No. 16 on the list of Tampa Bay’s Most Powerful Politicians: Ed Montanari

Montanari is running for a new job. And if he gets it, he'll likely be on the way up this list.

From pilot to City Council member, Ed Montanari has acted with a calm purpose, looking to fortify and beautify.

A native of Falls Church, Virginia, he assembled model planes as a child. By his early teens, he had his sights set on flying. “I went to my dad and said I wanted flying lessons, and he said, ‘How are you going to pay for it?’” Montanari said.

He bussed tables at a pancake house and had his pilot’s license by age 16. The family moved to St. Petersburg, and Montanari graduated from Northeast High and then Embry-Riddle Aeronautical University. Along the way, he joined the Air Force and soon learned to fly F-16s, logging more than 1,000 hours in seven years.

He spent the next 32 years as an American Airlines pilot, the last five while also serving on the St. Petersburg City Council. He was elected in 2015, representing District 3, re-elected in 2019 and served as Chair in 2020 and 2021. While his civic interests range far and wide — he serves on nearly two dozen boards and committees — those closest to his heart are the Albert Whitted Airport and the St. Pete Pier.

As Chair of a city board to determine the fate of the rundown airport, he led negotiations between two fractious sides on the City Council. Some, like Montanari himself, favored a new control tower and a new terminal. Others wanted to tear down the airport altogether and replace it with a park and retail. The referendum before the city resulted in more than 70% of voters wanting to preserve Albert Whitted.

Montanari spent years doing similar work on the pier, a collective effort that juggled input on the redesign from the current and former Mayors, artists and architects. As Vice Chair of the pier advisory task force in 2010, he played a leading role in weighing bids from seven design groups for the $46 million project.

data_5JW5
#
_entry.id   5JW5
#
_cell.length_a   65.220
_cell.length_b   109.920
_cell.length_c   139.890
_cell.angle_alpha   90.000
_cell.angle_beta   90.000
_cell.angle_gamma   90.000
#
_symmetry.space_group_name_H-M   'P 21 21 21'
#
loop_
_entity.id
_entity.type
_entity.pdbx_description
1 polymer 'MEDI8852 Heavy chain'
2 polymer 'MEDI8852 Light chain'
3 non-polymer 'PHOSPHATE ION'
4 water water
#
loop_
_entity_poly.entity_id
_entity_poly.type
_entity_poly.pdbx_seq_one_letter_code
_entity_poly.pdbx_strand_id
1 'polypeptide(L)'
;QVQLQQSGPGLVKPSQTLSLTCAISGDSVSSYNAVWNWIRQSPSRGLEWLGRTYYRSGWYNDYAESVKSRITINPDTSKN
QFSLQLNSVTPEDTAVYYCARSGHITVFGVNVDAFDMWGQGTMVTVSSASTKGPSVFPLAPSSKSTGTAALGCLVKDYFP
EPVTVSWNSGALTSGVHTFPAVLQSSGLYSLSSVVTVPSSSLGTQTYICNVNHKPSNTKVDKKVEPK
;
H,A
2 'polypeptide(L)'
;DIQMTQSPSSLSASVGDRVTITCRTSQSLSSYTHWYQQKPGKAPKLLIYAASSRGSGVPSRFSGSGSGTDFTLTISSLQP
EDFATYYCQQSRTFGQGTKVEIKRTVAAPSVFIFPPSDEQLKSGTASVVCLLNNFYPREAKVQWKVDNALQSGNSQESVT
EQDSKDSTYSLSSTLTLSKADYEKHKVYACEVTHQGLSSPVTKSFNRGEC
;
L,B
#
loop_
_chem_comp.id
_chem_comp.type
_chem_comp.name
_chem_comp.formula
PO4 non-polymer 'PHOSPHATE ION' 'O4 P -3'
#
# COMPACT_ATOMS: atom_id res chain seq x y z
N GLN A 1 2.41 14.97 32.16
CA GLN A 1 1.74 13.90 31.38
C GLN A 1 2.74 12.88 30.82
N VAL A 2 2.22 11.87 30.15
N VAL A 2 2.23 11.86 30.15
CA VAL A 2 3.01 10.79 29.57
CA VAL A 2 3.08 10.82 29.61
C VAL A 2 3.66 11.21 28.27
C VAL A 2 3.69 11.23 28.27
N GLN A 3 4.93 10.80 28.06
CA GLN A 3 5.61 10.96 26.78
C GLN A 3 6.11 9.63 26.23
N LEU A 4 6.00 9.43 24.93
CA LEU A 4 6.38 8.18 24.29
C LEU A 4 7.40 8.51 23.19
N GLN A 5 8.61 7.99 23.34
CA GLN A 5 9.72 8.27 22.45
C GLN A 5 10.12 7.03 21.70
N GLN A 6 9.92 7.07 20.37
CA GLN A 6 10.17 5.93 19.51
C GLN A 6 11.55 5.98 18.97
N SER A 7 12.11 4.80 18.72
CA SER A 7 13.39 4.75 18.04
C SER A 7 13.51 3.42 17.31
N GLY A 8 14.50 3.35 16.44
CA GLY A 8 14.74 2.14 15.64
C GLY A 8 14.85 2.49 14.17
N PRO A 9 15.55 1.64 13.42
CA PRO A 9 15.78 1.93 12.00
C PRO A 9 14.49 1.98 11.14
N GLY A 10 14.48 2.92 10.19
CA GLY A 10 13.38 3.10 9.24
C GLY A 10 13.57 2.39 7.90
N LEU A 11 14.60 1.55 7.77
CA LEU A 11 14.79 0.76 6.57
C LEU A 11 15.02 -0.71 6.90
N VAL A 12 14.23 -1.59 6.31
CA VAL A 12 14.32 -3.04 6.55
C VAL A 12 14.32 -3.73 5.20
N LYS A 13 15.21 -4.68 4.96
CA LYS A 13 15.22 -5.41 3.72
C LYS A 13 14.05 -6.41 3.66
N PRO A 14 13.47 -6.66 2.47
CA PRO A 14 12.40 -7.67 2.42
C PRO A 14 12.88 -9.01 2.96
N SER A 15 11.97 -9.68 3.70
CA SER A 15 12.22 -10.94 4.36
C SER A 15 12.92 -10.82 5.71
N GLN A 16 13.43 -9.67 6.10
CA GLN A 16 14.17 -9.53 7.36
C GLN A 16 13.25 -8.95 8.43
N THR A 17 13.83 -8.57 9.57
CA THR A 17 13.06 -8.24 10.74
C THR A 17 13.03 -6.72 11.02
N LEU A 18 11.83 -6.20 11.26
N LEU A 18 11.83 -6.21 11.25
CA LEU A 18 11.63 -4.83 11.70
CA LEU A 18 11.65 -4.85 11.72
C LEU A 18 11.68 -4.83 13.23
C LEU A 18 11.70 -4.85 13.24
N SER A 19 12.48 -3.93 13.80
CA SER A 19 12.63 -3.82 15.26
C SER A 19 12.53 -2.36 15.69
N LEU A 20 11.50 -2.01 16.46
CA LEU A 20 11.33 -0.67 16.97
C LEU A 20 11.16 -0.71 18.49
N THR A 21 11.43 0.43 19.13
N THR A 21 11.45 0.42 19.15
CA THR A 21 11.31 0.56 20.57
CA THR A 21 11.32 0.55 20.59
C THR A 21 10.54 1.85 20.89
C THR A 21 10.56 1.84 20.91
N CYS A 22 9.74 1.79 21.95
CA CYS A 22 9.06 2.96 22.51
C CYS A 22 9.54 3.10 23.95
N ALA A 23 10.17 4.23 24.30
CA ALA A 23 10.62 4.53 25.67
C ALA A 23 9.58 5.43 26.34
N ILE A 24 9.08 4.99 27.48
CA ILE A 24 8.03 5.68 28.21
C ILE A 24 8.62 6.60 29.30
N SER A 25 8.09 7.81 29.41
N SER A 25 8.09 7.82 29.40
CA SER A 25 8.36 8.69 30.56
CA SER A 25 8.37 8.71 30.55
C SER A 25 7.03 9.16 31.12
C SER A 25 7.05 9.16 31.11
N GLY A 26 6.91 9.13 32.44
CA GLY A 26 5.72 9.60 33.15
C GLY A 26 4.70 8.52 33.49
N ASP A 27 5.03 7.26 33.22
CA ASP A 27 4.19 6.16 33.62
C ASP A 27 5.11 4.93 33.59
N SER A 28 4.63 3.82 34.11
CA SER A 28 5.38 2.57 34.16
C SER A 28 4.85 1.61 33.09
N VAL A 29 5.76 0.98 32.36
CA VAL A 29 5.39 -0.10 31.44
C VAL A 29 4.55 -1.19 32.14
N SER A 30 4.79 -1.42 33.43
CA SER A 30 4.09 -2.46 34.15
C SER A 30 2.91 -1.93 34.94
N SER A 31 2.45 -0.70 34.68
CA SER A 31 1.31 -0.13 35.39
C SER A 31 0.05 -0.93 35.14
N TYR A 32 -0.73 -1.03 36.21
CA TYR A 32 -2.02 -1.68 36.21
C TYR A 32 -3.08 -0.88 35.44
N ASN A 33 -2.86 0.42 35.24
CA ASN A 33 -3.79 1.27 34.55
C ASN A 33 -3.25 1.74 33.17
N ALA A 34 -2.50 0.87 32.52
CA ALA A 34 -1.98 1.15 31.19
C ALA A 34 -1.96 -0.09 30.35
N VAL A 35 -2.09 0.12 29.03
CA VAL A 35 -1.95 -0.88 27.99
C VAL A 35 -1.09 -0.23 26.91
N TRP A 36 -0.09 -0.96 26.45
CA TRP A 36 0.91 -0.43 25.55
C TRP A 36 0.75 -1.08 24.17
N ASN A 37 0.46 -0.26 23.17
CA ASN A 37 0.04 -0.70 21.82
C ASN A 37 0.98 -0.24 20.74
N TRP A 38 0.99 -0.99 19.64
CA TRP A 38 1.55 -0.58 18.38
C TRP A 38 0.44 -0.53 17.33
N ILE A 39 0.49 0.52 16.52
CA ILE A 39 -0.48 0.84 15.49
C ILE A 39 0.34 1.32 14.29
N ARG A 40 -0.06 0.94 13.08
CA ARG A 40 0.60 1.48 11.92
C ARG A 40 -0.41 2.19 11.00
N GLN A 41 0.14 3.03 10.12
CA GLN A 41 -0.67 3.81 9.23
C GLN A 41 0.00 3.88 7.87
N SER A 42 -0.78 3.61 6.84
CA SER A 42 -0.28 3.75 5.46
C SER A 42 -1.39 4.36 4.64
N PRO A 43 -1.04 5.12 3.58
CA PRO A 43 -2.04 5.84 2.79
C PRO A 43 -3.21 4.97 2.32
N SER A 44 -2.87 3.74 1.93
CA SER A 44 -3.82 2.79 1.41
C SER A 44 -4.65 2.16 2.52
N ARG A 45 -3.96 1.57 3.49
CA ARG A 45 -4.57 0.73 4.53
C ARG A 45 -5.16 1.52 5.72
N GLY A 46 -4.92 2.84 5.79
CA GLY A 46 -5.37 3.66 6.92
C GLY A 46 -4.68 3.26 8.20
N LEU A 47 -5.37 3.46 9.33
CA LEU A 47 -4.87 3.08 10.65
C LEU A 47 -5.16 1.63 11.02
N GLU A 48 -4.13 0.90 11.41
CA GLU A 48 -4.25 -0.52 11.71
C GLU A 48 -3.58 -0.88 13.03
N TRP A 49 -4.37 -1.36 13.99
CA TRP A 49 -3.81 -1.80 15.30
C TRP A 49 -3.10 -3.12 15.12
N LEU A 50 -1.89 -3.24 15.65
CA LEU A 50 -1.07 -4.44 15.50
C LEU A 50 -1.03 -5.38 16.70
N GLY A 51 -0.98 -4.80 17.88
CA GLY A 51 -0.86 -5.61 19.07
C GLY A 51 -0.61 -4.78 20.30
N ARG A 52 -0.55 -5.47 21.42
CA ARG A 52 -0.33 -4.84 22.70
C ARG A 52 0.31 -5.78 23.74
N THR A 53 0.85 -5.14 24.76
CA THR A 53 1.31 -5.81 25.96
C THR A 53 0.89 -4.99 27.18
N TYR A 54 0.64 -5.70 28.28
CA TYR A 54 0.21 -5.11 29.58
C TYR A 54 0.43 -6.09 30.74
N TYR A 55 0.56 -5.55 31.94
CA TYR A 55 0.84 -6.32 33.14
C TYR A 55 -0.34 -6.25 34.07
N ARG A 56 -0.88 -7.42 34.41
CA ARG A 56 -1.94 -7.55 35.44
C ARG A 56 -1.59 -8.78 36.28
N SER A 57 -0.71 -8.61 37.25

Clearly a man with a packed schedule, he does not seem to sweat the workload. “I’ve always been able to organize things,” he said, “to figure things out with the right priorities.”

“In St. Petersburg, you don’t have to look far to take note of Ed Montanari’s excellent record of local leadership on the City Council. He is a coalition builder and problem solver whose diligent work helped to accomplish critical projects, from building the new pier to rescuing Albert Whitted Airport,” said GOP strategist Nick Hansen.

“Ed’s vision for our city never strays from focusing on positive impacts for our local families and businesses, and future generations will benefit from his singular passion for our city.”

His term with the City Council expires in January. Now, Montanari is running as a Republican for House District 60 against incumbent Democrat Lindsay Cross. A victory would likely bump Montanari up a few spots, as the district leans slightly left.

Montanari is likely an ideal candidate in the battleground district where Democrats carry a slight voter registration advantage with just under 41,000 voters compared to just over 36,000 Republican voters, according to voter registration data from the Pinellas County Supervisor of Elections.

Montanari is known for his calm demeanor, quiet disposition, thoughtful consideration of policy and moderate approach to governance. His campaign rollout included a statement pointing to things that are hurting Floridians — “housing, crime, inflation and out-of-control insurance rates.”